The financial realities of the province are such that the government and the Cabinet make decisions with respect to the funding allocations and we adhere to those allocations. It really is incumbent upon all of us to harness the good strength of the private sector - whether that be film, ICT, financial services - to be able to generate a tax base in the province, and that tax base allows us to pay for health and education and clean air and clean water and all the things that our families want.

 

            There are priorities, there are decisions to be made. Both you and I and many others have had the privilege to sit around a Cabinet Table. There are tough decisions to make around a Cabinet Table but those are theirs to make. At this point, our role at NSBI is to administer a fund, support the industry, and tell the world that we’re open for business in this sector, as in many others. That’s what a very hard-working team at NSBI does every single day.

 

            MR. CHAIRMAN: Thank you, Ms. Broten. Mr. Rankin, for the last question.

 

            MR. RANKIN: Thank you and I do appreciate the optimism. I would say a good job to the team for approving five applications and six in the hopper. Clearly the film industry has not collapsed.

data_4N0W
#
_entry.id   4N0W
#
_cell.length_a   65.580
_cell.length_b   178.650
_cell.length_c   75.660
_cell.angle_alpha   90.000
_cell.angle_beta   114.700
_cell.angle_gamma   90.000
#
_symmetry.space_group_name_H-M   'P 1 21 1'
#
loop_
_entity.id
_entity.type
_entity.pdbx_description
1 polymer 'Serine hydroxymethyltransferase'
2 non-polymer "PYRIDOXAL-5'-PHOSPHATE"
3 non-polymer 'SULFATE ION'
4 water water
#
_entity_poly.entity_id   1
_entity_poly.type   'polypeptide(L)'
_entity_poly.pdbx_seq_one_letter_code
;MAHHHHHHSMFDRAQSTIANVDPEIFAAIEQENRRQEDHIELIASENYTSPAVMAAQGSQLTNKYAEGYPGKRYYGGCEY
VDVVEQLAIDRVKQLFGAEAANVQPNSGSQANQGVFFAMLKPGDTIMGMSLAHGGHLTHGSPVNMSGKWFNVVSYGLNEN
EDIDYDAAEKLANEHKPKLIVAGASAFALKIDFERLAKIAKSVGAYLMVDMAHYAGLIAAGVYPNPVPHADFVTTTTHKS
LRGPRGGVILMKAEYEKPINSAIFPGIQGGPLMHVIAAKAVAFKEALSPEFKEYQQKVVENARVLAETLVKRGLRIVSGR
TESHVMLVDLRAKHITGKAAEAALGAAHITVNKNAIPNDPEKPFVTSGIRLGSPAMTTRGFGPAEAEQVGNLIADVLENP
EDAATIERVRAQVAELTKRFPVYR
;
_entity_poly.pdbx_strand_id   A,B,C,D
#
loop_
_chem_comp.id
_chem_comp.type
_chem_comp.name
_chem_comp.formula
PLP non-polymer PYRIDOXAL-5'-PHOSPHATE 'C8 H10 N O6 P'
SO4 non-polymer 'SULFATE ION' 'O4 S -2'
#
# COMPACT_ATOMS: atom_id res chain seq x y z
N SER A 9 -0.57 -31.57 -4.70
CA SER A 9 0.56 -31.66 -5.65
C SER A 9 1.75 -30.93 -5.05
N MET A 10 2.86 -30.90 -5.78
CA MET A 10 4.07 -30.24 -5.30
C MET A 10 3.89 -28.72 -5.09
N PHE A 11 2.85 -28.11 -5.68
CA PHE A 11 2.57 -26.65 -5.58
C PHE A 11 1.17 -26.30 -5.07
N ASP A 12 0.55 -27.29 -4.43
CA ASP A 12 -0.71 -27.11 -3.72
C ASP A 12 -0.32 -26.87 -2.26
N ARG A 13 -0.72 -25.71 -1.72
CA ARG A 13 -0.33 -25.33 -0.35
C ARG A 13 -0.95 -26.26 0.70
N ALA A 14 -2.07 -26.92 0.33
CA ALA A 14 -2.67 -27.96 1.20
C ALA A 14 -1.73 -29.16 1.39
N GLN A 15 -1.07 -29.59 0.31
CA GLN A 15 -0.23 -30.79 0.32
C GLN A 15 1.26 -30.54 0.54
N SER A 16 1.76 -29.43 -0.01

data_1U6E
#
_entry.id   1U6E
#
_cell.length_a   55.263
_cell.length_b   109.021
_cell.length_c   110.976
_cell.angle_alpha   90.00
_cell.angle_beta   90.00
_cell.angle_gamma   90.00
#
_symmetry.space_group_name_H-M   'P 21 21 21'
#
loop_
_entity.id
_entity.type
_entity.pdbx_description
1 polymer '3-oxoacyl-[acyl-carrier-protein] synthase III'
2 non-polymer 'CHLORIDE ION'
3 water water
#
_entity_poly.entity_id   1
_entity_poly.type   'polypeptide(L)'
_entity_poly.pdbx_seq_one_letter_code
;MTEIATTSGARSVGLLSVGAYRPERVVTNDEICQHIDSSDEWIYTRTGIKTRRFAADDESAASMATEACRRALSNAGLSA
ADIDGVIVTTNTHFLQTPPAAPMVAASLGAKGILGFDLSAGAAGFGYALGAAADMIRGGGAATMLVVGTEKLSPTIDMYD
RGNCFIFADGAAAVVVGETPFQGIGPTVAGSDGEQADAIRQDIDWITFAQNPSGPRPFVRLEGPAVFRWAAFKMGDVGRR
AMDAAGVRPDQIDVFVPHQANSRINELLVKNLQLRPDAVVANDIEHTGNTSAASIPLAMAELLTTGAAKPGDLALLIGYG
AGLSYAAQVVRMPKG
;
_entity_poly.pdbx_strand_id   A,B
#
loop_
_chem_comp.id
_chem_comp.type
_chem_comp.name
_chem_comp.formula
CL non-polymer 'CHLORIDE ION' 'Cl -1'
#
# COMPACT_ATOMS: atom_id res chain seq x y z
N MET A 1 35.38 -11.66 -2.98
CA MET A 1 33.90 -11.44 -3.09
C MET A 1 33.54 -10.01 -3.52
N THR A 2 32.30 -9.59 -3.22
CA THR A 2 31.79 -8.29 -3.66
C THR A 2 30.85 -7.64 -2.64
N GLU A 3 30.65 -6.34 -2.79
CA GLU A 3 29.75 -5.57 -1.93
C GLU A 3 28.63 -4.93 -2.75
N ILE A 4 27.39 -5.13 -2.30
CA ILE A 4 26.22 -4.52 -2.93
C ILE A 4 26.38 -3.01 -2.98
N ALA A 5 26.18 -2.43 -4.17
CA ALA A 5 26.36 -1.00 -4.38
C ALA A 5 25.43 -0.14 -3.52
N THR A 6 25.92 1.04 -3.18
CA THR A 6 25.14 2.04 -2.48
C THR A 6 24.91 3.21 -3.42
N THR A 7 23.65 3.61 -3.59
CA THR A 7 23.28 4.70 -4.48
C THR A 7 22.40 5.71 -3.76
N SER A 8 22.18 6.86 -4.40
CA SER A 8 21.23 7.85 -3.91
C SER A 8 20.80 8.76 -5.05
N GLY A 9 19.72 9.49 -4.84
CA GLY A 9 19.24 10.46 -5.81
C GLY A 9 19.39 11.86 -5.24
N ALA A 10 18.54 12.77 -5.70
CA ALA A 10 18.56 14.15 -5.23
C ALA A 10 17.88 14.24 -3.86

One of the more amusing lines of questions that we heard today was - and I don’t know if it’s because it’s film day - the NDP bringing up their economic development strategy in the form of the movie Aladdin, where you get three wishes and you get whatever you want. In that same vein, when you did ask the film industry what they wanted, the producer actually said, we’re not asking for that back but we understand. So that’s the old tax credit.

 

            What he wished for - and this would be an ultimate wish - was to get 2 per cent or 3 per cent more in the old fund. So you’re saying that the other fund, if changes in design of the program are warranted - they didn’t even say that during their so-called three wishes that the NDP would like to grant the film industry. The question would be, the $30 million, how does this add up? When $30 million or $40 million is allocated from April to July to the film industry on top of five new applications - we’re talking about serious government funding going to the industry over the last six or seven months - how does that align with the so-called 500 jobs that the NDP are talking about? Is that just a myth? Where are these 500 jobs coming from?